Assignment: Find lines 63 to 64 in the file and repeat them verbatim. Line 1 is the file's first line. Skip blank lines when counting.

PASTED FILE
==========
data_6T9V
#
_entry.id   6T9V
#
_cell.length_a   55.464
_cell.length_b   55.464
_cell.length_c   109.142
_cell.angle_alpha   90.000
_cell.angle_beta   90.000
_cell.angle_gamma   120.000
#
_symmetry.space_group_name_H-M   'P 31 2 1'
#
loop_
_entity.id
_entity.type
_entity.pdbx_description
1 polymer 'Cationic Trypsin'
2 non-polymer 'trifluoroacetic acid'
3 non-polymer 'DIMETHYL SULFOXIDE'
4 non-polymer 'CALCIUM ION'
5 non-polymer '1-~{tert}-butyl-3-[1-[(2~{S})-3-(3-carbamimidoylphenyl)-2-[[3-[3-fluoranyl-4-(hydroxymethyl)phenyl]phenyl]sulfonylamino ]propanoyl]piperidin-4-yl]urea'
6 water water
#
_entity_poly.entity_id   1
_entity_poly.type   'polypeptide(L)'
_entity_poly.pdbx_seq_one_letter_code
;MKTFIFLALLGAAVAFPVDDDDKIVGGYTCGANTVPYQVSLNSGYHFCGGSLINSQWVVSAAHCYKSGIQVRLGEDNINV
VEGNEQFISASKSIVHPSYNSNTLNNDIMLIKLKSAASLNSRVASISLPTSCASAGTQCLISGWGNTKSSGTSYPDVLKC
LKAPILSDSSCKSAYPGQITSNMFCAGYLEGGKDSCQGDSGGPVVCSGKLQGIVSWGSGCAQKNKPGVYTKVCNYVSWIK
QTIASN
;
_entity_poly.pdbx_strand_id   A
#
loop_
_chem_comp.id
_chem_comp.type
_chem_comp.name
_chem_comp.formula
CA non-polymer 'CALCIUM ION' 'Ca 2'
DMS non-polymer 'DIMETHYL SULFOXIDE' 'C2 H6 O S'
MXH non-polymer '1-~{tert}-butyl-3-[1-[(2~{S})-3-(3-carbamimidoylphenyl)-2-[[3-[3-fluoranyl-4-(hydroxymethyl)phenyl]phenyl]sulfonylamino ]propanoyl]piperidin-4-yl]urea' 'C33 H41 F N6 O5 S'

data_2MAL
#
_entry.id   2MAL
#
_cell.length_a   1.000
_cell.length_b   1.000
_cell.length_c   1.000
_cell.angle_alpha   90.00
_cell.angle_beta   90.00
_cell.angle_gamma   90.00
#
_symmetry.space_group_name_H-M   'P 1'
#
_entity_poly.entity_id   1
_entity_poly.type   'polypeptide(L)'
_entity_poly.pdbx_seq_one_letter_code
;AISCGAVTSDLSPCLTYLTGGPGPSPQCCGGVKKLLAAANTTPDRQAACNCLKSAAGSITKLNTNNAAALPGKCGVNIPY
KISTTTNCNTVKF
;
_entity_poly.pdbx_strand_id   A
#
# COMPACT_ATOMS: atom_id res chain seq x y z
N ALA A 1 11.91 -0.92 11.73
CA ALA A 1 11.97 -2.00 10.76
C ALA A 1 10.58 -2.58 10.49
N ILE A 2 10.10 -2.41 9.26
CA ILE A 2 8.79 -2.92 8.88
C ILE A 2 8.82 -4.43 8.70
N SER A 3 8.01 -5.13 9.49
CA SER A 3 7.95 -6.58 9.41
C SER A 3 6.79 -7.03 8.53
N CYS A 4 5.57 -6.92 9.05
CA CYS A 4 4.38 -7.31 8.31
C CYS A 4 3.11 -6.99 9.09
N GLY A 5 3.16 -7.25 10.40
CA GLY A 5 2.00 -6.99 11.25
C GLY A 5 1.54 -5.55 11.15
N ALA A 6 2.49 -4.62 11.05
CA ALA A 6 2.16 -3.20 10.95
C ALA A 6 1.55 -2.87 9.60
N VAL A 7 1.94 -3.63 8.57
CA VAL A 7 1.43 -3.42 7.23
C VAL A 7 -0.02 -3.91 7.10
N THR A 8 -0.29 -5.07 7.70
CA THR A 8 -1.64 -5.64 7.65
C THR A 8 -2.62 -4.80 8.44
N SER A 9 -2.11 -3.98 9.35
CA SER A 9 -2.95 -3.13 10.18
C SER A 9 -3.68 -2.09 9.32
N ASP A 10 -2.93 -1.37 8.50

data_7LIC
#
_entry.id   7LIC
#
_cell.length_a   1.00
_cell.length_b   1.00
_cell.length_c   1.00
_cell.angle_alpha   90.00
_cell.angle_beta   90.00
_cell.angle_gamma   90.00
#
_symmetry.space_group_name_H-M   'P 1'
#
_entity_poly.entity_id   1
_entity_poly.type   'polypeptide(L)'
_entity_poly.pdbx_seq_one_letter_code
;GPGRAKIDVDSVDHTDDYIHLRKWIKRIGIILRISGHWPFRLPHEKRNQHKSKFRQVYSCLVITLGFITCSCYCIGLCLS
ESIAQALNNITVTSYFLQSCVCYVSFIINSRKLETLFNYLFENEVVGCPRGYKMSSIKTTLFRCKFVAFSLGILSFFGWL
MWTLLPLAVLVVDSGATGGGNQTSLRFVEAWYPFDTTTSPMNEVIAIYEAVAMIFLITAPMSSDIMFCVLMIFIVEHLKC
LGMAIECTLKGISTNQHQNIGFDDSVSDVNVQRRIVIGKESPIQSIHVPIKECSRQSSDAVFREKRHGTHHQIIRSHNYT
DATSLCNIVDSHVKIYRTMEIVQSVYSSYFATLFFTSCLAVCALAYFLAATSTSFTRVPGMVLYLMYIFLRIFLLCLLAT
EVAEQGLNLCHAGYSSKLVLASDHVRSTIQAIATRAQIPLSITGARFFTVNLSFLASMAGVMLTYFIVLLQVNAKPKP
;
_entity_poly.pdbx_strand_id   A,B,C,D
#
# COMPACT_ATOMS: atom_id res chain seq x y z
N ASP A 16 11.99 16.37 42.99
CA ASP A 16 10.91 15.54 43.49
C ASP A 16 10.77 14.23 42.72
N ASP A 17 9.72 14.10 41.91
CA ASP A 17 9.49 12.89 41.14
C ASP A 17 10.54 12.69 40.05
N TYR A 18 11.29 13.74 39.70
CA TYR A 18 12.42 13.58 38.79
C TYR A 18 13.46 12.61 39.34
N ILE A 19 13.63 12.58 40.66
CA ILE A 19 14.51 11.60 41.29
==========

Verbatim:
#
# COMPACT_ATOMS: atom_id res chain seq x y z